Are Americans and Indians More Altruistic than the Japanese and Chinese? Evidence from a New International Survey of Bequest Plans
This paper discusses three alternative assumptions concerning household preferences (altruism, self-interest, and a desire for dynasty building) and shows that these assumptions have very different implications for bequest motives and bequest division. After reviewing some of the literature on actual bequests, bequest motives, and bequest division, the paper presents data on the strength of bequest motives, stated bequest motives, and bequest division plans from a new international survey conducted in China, India, Japan, and the United States. It finds striking inter-country differences in bequest plans, with the bequest plans of Americans and Indians appearing to be much more consistent with altruistic preferences than those of the Japanese and Chinese and the bequest plans of the Japanese and Chinese appearing to be much more consistent with selfish preferences than those of Americans and Indians. These findings have important implications for the efficacy and desirability of stimulative fiscal policies, public pensions, and inheritance taxes.
I am indebted to Krishnendu Dastidar, Emin Gahramanov, Shoshana Grossbard, Jose Albert Molina, Abdul Aziz Hayat Muhammad, Wataru Kureishi, Shizuka Sekita, Xueli Tang, Midori Wakabayashi, Yoko Niimi, Oded Stark, Tien Manh Vu, Ken Yamada, three anonymous referees, and the participants of the International Conference on Econometrics and the World Economy, Fukuoka University, Fukuoka, Japan; the Eighth Biennial Conference of the Asian Consumer and Family Economics Association (ACFEA), Yamaguchi University, Yamaguchi, Japan; the International Workshop on "Social Inequality in Transferring Resources across Generations," University of Tokyo, Tokyo, Japan; the Fifteenth Annual Conference on "Dynamics, Economic Growth and International Trade (DEGIT)," Goethe University, Frankfurt, Germany: the Annual Meeting of the Japan Society of Family Sociology, Konan University, Kobe, Japan; ESAM12: The Econometric Society Australasian Meeting, Langham Hotel, Melbourne, Australia; and seminars at the Asian Development Bank, Deakin University, the Federal Reserve Bank of San Francisco, Goethe University, Hong Kong University, Hunter College, Keio University, Melbourne University, Monash University, the National Graduate Research Institute of Policy Studies (GRIPS), the National University of Singapore, the University of Auckland, the University of Michigan, the University of the Philippines, Diliman, the University of Queensland, and the University of Tokyo for their valuable comments, to Tien Manh Vu for his superb research assistance, and to the Philippine Center for Economic Development (PCED), Ministry of Education, Culture, Sports, Science, and Technology of the Japanese Government for Grant-in-Aid for Scientific Research Category B (topic number 22330083) and Category S (topic number 20223004), and to the Osaka University Global Center of Excellence (GCOE) Program "Human Behavior and Socioeconomic Dynamics," all of which supported this research. This research uses micro data from the Preference Parameters Study of Osaka University's 21st Century COE Program "Behavioral Macrodynamics Based on Surveys and Experiments" and its Global COE project "Human Behavior and Socioeconomic Dynamics." The views expressed herein are those of the author and do not necessarily reflect the views of the National Bureau of Economic Research.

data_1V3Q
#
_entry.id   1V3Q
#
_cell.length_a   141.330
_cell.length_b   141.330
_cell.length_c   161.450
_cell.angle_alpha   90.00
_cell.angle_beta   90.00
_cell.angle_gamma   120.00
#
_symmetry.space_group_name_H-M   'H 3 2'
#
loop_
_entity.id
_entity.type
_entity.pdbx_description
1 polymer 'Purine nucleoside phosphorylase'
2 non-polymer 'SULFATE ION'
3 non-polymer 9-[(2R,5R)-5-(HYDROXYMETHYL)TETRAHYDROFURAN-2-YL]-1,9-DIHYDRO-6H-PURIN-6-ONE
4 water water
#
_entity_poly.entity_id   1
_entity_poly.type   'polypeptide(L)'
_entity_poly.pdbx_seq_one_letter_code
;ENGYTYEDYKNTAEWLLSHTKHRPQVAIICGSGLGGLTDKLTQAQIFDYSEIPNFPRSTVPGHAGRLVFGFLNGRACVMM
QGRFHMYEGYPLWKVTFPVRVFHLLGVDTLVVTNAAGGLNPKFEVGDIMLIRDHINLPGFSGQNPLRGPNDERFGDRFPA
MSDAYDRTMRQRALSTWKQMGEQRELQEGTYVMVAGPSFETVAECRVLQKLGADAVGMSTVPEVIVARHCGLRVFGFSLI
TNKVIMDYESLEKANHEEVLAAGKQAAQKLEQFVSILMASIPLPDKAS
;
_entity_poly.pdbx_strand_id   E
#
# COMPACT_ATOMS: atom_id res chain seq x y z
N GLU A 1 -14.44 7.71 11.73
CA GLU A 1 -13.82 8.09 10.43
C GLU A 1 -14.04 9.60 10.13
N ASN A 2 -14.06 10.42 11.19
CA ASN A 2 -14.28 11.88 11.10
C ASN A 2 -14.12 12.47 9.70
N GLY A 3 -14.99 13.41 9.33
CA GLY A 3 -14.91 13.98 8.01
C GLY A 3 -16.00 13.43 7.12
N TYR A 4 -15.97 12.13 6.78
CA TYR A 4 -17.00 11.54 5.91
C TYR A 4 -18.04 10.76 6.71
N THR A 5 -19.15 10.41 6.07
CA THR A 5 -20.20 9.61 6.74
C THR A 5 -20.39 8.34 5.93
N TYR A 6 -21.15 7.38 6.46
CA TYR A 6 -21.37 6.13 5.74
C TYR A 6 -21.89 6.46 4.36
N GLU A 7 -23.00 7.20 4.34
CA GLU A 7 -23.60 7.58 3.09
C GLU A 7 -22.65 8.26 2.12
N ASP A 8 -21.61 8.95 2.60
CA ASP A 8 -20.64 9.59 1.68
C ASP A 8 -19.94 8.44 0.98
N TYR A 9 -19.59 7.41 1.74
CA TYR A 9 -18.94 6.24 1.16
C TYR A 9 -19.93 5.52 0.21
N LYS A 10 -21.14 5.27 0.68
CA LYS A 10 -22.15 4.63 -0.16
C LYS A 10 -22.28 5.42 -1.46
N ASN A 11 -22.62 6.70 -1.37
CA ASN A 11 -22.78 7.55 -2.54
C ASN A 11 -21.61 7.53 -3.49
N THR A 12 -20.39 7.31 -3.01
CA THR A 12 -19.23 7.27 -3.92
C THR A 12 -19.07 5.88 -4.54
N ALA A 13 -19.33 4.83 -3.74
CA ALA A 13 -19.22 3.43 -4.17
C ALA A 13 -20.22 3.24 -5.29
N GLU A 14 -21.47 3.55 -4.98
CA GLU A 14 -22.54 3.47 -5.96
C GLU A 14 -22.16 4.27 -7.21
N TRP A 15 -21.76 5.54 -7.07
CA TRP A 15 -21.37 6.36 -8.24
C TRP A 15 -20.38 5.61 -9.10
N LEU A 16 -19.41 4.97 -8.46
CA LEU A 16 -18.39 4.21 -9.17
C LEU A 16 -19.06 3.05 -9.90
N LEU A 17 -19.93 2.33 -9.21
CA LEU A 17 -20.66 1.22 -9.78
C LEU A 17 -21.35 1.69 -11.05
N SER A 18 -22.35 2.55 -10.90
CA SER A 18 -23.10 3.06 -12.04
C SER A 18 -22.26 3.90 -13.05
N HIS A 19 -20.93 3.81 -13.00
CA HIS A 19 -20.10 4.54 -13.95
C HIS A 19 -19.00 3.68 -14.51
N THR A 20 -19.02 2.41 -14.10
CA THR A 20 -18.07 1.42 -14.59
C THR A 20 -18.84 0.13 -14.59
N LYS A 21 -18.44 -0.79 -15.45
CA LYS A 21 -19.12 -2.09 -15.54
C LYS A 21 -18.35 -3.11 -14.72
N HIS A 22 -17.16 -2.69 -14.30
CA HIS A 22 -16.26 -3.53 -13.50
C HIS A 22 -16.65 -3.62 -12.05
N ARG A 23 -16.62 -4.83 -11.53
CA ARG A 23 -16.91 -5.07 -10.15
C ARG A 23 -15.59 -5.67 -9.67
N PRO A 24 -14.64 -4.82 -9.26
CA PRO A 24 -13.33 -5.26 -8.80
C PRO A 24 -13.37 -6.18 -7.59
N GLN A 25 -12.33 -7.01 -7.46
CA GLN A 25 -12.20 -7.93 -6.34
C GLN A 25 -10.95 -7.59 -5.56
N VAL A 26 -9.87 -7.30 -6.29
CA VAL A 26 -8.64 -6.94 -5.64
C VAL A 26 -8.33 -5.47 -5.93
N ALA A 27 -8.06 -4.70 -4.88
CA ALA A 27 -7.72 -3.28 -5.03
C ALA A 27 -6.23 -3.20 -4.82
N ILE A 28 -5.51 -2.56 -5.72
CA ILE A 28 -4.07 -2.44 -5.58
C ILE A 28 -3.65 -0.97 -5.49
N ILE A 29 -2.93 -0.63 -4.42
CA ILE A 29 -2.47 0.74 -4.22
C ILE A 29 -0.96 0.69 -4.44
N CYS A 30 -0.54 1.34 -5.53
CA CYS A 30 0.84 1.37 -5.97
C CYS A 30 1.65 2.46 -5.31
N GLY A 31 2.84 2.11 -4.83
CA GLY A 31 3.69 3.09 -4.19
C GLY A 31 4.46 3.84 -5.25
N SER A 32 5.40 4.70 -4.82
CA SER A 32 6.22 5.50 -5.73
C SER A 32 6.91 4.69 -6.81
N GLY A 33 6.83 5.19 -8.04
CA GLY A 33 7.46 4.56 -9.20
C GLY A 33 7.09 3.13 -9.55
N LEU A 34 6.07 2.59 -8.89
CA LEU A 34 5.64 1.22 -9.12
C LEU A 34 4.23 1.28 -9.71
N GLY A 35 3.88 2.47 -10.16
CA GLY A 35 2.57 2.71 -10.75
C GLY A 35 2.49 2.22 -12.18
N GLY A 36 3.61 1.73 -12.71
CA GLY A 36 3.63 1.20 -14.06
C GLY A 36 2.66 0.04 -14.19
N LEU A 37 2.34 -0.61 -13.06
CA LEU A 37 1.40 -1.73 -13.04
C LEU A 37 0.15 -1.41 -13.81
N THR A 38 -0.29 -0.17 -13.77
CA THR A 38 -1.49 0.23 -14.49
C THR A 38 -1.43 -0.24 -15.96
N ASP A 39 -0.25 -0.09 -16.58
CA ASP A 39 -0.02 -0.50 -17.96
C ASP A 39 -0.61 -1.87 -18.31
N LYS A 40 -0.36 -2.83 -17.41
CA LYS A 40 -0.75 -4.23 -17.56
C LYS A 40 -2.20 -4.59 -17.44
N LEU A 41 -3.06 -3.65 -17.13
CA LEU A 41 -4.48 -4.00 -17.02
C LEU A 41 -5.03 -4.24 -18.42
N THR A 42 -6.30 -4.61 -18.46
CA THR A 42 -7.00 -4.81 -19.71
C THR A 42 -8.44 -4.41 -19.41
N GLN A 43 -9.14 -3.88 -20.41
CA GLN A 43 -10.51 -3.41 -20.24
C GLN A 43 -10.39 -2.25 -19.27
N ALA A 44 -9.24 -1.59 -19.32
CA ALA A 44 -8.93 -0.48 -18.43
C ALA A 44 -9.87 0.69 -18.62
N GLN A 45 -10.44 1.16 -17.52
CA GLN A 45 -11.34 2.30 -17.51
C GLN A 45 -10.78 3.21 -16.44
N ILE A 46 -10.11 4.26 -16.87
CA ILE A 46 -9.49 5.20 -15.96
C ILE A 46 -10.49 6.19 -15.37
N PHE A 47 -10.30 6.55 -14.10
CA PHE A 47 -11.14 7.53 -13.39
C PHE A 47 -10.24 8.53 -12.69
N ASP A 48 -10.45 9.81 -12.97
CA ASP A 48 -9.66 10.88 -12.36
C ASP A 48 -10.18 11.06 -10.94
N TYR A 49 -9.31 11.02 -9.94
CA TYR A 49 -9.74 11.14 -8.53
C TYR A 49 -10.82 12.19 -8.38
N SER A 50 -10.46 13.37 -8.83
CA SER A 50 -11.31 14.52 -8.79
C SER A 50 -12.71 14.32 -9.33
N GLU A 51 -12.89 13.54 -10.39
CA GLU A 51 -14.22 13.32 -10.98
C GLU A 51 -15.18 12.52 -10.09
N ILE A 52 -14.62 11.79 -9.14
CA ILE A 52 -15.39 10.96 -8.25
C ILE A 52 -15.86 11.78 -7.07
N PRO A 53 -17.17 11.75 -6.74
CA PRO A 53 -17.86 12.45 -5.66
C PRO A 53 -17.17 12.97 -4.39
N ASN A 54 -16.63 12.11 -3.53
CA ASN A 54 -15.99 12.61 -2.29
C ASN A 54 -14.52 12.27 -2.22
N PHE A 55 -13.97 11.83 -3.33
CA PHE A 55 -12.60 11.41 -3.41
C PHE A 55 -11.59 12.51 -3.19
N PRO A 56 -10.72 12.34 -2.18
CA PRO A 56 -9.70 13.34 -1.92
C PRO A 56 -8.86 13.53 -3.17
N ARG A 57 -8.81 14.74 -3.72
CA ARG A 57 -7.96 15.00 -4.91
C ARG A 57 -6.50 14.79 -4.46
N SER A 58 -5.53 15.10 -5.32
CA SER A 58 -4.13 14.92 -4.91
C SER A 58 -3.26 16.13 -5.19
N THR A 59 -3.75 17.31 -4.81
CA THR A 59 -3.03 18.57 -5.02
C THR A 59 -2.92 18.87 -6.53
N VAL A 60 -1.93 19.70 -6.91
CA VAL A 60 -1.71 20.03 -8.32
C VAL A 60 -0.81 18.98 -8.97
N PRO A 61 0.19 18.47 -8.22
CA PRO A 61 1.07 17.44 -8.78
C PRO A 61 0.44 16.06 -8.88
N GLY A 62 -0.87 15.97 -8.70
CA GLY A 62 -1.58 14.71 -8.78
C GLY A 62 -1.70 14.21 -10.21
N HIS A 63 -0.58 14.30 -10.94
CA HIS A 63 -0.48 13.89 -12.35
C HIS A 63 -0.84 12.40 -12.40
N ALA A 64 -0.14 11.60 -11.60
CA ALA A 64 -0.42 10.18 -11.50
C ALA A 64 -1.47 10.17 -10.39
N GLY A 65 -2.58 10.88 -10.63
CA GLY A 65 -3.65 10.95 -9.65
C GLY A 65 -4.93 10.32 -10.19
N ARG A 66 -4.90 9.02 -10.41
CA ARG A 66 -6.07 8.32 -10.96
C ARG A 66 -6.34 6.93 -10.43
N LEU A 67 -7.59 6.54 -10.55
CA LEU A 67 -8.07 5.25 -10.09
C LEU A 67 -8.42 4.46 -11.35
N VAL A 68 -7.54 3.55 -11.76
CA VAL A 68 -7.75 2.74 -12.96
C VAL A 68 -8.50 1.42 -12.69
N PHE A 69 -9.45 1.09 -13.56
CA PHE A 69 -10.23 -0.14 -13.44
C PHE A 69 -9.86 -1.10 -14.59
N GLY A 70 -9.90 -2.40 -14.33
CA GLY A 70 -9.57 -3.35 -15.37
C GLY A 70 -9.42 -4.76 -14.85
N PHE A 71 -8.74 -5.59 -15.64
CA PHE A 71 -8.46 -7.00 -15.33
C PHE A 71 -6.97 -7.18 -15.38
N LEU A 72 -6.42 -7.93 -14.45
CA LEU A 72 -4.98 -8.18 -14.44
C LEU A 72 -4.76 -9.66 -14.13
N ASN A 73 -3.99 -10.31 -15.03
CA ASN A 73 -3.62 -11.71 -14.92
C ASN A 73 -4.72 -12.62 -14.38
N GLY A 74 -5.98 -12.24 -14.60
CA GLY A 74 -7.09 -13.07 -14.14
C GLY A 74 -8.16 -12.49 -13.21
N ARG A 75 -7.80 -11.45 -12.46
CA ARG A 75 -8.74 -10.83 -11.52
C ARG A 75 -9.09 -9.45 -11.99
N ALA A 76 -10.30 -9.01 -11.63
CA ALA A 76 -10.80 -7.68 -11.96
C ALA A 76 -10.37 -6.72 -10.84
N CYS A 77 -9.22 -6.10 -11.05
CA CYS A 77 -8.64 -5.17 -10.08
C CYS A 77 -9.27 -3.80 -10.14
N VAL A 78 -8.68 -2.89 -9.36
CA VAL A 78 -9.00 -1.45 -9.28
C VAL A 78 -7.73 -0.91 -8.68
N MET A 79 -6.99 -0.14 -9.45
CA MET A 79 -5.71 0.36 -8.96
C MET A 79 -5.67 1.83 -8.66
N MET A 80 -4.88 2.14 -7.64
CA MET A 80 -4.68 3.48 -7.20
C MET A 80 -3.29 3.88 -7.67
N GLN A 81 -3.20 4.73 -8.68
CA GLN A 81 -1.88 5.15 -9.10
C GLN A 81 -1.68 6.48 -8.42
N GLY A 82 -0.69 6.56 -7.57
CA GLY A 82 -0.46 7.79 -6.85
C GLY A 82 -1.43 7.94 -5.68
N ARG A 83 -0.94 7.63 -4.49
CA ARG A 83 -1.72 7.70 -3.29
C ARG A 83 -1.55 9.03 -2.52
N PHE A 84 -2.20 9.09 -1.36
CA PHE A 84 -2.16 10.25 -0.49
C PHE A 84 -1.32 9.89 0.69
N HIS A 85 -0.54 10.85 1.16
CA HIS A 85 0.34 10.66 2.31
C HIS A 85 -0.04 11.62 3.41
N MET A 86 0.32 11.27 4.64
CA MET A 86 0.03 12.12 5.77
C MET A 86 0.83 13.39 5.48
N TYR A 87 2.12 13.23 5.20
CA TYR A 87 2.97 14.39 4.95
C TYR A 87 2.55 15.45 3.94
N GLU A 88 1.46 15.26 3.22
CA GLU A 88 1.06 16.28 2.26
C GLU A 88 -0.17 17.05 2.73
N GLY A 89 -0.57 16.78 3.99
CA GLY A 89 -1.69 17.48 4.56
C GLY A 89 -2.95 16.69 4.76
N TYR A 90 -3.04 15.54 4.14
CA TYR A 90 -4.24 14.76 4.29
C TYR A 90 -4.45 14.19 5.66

in Review of Economics of the Household, vol. 12, issue 3 ( September 2014) (Special Issue on "Altruism and Monetary Transfers in the Household: Inter and Intra-generation Issues"). citation courtesy of